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Big gas bill

15 October 2014 By Fiona Maharg-Bravo

Statoil’s loss is BG’s gain. Helge Lund earned himself a formidable reputation as CEO of the state-owned Norwegian oil and gas group. Now he’s been lured to the UK group with a remuneration package that reflects the high hopes BG’s board is placing on Lund.

At Statoil, Lund has cut costs, showed deal-making prowess, and forged the kind of global relationships required by any leader of a multi-national resources company. He transformed Statoil into a world-class exploration company and oversaw a successful merger with the oil and gas division of Norsk Hydro. Bankers say Lund has strong relationships with host governments and has experience in some of BG’s key regions, including Tanzania and Brazil.

So Lund has qualities that BG needs. The UK company lost its chief executive last April, and it has consistently disappointed investors on production. A renewed sense of capital discipline would be a boon. BG’s portfolio of assets needs attention and sales may be advisable: its Brazilian properties are ripe for review. Lund can also help in the delivery of big projects, including liquid natural gas in Australia.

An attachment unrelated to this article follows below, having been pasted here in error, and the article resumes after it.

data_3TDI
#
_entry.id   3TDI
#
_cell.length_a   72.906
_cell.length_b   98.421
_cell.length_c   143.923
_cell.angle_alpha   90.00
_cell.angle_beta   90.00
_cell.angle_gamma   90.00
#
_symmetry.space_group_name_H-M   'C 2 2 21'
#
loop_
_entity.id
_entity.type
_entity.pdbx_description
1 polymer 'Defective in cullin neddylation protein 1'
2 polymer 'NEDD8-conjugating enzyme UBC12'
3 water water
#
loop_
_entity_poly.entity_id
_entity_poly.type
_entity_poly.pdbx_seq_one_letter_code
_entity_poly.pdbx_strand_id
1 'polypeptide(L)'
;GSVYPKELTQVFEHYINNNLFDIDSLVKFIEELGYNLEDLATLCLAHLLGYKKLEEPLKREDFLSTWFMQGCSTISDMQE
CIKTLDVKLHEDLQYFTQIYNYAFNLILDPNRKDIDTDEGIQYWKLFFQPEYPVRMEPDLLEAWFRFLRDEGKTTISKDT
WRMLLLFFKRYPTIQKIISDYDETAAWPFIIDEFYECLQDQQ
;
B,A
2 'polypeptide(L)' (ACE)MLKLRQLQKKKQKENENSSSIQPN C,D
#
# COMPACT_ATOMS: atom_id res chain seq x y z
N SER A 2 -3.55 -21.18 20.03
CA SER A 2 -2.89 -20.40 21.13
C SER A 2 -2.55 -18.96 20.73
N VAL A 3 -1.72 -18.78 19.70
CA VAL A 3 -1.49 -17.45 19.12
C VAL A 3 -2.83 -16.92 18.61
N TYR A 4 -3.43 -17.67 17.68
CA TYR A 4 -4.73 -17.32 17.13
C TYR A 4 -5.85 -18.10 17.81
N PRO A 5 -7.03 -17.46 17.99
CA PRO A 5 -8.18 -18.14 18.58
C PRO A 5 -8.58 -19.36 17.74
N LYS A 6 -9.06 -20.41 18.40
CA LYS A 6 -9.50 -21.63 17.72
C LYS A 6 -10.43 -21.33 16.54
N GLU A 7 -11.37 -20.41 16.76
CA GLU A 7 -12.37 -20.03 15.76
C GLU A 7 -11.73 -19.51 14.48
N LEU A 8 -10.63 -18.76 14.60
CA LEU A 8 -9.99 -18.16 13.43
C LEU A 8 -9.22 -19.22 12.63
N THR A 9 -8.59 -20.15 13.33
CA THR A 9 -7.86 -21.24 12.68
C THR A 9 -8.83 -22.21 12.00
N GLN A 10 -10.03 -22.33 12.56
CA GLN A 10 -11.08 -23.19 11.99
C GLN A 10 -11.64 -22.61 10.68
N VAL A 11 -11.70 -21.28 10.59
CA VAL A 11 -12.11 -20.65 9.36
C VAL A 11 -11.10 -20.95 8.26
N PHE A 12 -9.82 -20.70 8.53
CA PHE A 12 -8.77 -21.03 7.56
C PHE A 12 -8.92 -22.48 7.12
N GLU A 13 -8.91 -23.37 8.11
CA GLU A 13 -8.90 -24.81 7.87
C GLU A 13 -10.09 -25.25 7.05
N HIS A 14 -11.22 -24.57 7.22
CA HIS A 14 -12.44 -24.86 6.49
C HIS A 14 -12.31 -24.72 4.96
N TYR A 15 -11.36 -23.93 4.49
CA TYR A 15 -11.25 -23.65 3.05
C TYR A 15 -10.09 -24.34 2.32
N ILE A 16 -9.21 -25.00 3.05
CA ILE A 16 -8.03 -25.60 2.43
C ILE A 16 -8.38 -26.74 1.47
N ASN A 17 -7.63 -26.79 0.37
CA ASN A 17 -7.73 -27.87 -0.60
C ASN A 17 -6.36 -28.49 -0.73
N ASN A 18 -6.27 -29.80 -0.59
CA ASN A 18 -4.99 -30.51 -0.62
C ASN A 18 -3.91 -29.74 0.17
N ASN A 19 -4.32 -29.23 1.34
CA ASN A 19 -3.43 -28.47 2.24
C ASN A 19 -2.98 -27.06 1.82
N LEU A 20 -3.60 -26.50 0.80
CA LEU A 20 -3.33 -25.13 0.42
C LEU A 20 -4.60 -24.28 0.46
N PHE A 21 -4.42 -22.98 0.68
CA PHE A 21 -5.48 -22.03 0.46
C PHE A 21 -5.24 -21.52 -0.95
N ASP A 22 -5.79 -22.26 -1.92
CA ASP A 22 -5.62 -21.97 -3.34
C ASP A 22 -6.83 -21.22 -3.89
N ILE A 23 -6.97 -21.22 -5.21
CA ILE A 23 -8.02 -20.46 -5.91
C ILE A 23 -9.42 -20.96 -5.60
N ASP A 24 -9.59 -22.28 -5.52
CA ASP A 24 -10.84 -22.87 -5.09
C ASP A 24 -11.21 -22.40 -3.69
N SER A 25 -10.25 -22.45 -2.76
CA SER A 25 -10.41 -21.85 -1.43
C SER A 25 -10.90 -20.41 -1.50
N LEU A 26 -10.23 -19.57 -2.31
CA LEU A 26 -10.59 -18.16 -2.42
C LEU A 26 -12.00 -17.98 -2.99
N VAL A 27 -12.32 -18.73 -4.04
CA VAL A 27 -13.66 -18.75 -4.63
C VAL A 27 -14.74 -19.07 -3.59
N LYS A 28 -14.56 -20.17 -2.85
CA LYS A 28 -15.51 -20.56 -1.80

But attracting Lund away from his native Norway to head a smaller company has been expensive. He will receive a salary of 1.5 million pounds and an annual long-term incentive plan (LTIP) could be worth as much as six times his basic salary. There is also an additional but conditional share award that, subject to shareholder approval, has a face value of 12 million pounds over five years.

Add it all up, and the total annual compensation could exceed 16 million pounds ($25 million) though the company reckons that in practice the package is likely to be worth closer to 9 million pounds annually. By way of comparison, larger rival BP last year paid its chief executive $4.2 million (2.6 million pounds) in cash awards, plus a similar amount in shares.

The size of the pay package points to the scale of the challenges facing Lund. He may prove that he’s worth every penny. But shareholders will expect detailed exposition of the required performance hurdles. BG’s board has quite a job on its hands.


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